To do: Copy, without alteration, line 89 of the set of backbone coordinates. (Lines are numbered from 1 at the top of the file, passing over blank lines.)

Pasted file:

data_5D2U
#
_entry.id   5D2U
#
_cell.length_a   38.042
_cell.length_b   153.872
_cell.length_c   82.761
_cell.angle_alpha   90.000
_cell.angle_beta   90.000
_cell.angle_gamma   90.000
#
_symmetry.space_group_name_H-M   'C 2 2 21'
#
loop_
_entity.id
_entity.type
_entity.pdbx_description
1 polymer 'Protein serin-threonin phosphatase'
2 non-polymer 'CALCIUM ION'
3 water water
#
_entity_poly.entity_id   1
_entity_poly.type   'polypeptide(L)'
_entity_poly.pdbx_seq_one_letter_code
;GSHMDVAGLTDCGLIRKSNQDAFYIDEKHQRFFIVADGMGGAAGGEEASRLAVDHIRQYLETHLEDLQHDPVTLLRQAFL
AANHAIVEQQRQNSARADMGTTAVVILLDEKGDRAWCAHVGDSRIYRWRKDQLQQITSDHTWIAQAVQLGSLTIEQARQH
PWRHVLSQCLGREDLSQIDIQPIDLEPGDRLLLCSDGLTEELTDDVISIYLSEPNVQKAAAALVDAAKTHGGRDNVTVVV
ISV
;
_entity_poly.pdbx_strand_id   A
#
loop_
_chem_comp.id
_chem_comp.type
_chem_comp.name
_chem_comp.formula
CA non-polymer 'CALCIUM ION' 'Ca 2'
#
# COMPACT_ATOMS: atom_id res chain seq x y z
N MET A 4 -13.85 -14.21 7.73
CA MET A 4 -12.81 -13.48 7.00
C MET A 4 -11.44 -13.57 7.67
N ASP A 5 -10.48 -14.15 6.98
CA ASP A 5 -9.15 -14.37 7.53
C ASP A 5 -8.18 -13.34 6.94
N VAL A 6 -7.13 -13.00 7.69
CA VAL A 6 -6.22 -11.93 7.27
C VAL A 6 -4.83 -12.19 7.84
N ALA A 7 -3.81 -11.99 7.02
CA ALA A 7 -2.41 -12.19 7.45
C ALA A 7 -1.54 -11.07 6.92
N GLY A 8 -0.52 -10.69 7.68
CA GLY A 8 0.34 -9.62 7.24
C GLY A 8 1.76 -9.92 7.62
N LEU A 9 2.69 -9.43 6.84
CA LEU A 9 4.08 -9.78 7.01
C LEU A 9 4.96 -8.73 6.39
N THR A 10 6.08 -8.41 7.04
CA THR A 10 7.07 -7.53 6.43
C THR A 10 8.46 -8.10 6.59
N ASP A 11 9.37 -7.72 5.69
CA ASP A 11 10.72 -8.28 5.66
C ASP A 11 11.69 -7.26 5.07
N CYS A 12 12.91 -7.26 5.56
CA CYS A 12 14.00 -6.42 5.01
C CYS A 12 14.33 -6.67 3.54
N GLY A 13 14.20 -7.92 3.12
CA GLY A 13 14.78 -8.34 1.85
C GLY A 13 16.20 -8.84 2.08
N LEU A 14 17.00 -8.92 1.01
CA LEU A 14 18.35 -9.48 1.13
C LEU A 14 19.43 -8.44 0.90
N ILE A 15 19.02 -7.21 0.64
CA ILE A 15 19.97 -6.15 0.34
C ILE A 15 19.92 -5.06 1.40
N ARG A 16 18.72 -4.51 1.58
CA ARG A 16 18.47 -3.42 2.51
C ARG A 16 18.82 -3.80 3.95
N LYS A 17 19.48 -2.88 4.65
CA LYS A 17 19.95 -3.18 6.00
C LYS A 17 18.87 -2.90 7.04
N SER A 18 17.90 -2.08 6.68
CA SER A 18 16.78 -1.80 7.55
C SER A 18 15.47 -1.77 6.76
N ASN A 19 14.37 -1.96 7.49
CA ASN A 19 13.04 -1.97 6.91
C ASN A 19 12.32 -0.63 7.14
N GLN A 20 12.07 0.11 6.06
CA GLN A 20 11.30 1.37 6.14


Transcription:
CA GLN A 20 11.30 1.37 6.14